'Aaron's Law' focuses penalties on malicious hackers

Aaron’s Law is back in Congress.

Named for Aaron Swartz — the programmer and digital activist who took his life while facing data theft charges — the bill would ease punishments stemming from the law under which Swartz was charged, the Computer Fraud and Abuse Act (CFAA).


Rep. Zoe Lofgren (D-Calif.) is backing the House version; Sens. Ron WydenRonald (Ron) Lee WydenOn The Money: Inside the Mueller report | Cain undeterred in push for Fed seat | Analysis finds modest boost to economy from new NAFTA | White House says deal will give auto sector B boost Government report says new NAFTA would have minimal impact on economy Hillicon Valley: Washington preps for Mueller report | Barr to hold Thursday presser | Lawmakers dive into AI ethics | FCC chair moves to block China Mobile | Dem bill targets 'digital divide' | Microsoft denies request for facial recognition tech MORE (D-Ore.) and Rand PaulRandal (Rand) Howard PaulBooker, Harris have missed most Senate votes Trump vetoes measure ending US support for Saudi-led war in Yemen Bottom line MORE (R-Ky.) are supporting the Senate’s companion bill.

"At its very core, CFAA is an anti-hacking law,” said Lofgren in a statement. “Unfortunately, over time we have seen prosecutors broadening the intent of the act, handing out inordinately severe criminal penalties for less-than-serious violations.”

In 2011, Swartz faced up to 35 years in prison and $1 million in fines after being charged with gaining unauthorized access to JSTOR, a subscription-based digital repository for academic journals and papers.

Swartz allegedly downloaded 5 million articles and later posted some of them publicly online.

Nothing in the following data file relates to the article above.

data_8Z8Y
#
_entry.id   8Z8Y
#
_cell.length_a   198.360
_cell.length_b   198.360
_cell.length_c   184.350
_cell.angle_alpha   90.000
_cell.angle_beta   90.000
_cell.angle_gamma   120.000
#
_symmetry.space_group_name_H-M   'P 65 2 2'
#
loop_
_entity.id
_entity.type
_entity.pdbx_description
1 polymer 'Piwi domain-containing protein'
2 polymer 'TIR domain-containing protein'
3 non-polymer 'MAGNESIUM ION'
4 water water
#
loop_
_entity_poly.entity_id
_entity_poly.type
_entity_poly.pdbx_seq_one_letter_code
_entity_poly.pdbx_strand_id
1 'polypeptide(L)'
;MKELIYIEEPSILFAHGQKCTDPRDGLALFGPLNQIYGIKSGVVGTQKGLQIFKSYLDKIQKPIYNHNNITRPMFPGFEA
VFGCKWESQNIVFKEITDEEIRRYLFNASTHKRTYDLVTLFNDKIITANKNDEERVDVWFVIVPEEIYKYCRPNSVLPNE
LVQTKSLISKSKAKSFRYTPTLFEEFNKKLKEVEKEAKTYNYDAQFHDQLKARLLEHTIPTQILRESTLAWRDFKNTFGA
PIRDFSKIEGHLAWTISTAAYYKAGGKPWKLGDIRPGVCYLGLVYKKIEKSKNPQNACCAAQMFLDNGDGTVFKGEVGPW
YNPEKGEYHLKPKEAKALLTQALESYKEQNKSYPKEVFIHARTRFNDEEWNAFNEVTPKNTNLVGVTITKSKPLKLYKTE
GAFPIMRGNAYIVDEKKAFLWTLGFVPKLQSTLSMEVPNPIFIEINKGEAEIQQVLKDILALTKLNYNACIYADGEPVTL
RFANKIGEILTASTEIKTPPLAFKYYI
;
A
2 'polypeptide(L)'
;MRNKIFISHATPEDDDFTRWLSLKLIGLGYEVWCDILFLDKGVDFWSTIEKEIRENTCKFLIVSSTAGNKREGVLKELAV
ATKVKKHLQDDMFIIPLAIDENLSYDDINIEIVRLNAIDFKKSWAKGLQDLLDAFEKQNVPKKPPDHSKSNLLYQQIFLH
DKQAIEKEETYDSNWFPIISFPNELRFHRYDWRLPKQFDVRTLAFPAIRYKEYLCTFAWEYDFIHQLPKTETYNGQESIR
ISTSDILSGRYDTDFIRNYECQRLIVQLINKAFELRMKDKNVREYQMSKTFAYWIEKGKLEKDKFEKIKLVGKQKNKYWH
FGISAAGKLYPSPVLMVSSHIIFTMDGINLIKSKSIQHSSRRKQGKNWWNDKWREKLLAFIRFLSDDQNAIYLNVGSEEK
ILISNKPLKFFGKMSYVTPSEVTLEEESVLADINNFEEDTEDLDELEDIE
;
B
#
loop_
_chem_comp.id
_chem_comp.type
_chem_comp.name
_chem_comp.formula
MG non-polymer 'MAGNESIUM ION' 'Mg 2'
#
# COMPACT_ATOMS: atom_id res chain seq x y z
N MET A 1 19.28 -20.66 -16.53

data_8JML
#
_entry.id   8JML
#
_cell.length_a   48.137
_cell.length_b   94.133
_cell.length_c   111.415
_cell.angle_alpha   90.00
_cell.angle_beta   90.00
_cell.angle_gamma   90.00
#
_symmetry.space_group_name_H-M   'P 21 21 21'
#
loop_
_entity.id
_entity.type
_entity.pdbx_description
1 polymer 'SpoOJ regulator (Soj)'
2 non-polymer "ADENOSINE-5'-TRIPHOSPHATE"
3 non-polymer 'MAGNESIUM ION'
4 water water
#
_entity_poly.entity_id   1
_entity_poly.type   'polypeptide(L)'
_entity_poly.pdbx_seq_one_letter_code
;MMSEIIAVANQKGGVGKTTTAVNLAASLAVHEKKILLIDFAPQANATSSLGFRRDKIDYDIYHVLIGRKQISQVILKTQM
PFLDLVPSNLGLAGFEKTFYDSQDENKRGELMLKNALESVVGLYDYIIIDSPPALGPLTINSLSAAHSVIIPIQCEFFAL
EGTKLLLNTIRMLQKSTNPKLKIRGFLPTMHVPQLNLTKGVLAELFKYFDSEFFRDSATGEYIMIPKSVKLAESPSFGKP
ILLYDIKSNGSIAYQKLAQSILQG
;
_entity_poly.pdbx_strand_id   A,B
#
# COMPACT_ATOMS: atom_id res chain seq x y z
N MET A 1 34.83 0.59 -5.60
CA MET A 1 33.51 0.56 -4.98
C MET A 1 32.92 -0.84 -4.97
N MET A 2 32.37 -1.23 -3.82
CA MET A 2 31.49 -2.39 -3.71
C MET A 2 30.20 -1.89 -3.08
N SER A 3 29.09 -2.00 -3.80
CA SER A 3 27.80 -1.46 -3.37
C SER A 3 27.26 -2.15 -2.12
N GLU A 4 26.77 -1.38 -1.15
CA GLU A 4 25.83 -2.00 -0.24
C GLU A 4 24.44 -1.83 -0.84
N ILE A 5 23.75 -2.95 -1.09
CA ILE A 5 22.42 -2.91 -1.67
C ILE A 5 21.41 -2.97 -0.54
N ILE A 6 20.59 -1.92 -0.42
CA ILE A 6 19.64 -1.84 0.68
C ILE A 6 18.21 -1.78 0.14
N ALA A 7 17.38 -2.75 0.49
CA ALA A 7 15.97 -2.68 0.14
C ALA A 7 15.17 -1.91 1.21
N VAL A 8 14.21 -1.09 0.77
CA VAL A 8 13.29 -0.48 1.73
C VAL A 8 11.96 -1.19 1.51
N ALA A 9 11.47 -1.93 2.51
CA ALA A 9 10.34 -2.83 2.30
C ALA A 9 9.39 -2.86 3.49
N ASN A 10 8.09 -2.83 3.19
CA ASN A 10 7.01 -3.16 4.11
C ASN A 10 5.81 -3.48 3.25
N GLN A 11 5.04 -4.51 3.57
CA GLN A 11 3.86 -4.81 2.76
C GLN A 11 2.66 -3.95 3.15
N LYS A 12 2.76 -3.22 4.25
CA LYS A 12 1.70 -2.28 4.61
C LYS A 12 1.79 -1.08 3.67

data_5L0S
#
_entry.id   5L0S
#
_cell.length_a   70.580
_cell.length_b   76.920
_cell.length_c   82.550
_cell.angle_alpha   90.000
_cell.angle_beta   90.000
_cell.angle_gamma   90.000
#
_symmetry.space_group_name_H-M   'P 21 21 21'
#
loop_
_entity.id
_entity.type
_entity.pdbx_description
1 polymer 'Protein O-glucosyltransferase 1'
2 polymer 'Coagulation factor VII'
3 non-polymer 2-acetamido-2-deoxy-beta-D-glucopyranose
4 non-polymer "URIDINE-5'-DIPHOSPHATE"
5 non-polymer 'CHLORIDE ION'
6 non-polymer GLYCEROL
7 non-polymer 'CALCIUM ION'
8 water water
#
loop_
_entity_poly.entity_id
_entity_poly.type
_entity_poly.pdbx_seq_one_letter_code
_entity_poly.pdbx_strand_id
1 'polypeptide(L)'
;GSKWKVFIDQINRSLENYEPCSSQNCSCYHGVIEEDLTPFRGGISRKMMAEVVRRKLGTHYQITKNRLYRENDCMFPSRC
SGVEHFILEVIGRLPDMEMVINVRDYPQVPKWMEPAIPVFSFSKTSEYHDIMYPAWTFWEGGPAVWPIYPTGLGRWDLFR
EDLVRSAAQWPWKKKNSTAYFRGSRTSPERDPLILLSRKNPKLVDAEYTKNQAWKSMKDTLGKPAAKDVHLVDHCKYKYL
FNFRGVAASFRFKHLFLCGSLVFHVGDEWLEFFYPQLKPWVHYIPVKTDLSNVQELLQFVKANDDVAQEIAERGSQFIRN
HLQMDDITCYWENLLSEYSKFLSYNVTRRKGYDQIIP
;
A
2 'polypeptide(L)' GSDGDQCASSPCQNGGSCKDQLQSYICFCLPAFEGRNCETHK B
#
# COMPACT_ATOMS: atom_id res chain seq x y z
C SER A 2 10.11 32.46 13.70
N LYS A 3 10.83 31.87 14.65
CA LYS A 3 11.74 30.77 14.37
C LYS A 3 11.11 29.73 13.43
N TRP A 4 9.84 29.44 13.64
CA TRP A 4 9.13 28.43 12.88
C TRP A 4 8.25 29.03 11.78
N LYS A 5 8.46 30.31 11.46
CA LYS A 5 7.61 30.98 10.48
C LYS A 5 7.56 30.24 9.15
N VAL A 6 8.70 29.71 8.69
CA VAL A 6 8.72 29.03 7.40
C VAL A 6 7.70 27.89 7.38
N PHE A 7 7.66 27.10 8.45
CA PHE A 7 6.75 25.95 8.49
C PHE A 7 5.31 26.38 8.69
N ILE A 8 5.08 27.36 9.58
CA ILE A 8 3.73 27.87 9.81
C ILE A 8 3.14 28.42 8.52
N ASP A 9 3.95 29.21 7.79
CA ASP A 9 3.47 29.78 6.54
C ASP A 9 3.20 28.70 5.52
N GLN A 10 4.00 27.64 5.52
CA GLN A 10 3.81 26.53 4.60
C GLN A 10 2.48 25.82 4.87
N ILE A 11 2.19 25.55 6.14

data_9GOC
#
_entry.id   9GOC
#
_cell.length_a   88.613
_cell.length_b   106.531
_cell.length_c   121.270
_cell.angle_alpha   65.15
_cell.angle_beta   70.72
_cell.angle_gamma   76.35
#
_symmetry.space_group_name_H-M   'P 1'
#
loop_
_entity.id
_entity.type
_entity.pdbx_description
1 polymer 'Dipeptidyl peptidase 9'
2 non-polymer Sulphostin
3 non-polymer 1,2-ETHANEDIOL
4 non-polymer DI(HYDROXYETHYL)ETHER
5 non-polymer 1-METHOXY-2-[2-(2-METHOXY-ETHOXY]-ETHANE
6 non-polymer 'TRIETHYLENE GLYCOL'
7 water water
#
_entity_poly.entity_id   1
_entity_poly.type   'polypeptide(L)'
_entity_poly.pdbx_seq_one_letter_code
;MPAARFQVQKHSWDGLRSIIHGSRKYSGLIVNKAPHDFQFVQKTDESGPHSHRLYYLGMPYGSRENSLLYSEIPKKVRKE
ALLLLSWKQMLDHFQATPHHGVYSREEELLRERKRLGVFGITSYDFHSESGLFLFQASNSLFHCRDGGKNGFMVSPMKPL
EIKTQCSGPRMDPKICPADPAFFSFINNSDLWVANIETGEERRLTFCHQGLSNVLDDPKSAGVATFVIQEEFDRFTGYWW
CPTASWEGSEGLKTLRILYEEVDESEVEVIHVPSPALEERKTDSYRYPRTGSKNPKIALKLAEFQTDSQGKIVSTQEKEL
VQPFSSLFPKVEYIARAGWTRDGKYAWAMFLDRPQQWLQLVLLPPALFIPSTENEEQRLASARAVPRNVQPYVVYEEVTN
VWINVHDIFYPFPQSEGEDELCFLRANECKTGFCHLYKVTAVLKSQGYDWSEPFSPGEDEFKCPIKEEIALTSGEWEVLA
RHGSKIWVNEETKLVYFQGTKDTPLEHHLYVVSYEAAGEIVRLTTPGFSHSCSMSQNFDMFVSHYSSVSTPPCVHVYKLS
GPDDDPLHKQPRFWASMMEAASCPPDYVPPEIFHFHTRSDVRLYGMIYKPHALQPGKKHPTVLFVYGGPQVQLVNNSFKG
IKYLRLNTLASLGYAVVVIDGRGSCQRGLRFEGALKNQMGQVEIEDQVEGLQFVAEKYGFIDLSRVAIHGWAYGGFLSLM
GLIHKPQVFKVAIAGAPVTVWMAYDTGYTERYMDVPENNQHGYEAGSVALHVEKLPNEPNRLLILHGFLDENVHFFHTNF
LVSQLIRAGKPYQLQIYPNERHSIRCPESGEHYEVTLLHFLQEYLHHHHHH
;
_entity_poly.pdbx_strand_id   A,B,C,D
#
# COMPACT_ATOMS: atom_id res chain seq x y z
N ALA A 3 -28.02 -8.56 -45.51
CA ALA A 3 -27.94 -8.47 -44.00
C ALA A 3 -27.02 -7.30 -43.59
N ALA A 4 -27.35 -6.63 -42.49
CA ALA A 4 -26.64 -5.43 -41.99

“Violating a smartphone app’s terms of service or sharing academic articles should not be punished more harshly than a government agency hacking into Senate files,” said Wyden in a statement, referring to a CIA report acknowledging it infiltrated Senate computers.

Aaron’s Law would change the definition of “access without authorization” in the CFAA so it more directly applies to malicious hacks such as sending fraudulent emails, injecting malware, installing viruses or overwhelming a website with traffic.

“The CFAA is so inconsistently and capriciously applied it results in misguided, heavy-handed prosecution,” Wyden said. “Aaron’s Law would curb this abuse while still preserving the tools needed to prosecute malicious attacks.”

The measure would also strike provisions in the law allowing prosecutors to add up extensive prison sentences for individuals charged with multiple CFAA violations.

“It's time we reformed this law to better focus on truly malicious hackers and bad actors, and away from common computer and Internet activities,” Lofgren said.

This is lawmakers’ second attempt at the bill, which didn’t move in the last Congress.

Privacy and civil liberties groups have long advocated for changes to the CFAA, which they say put basic security engineers and researchers at risk of criminal prosecution. The result, they maintain, is a chilling effect on cybersecurity research — which they say is much needed as cyber threats grow exponentially.   

More broadly, government officials and lawmakers are working to restructure punishments to better fit the interconnected world.

Wyden joined with Rep. Jared Polis (D-Colo.) last week to introduce a bill that would reform copyright laws in an effort to protect security researchers from being prosecuted.

Polis is also signed on as a co-sponsor of Aaron’s Law, as are Reps. Jim SensenbrennerFrank (Jim) James SensenbrennerHouse fails to override Trump veto on border wall The 25 Republicans who defied Trump on emergency declaration Hillicon Valley: US threatens to hold intel from Germany over Huawei | GOP senator targets FTC over privacy | Bipartisan bill would beef up 'internet of things' security | Privacy groups seize on suspended NSA program | Tesla makes U-turn MORE (R-Wis.), Mike Doyle (D-Pa.) and Dan Lipinski (D-Ill.).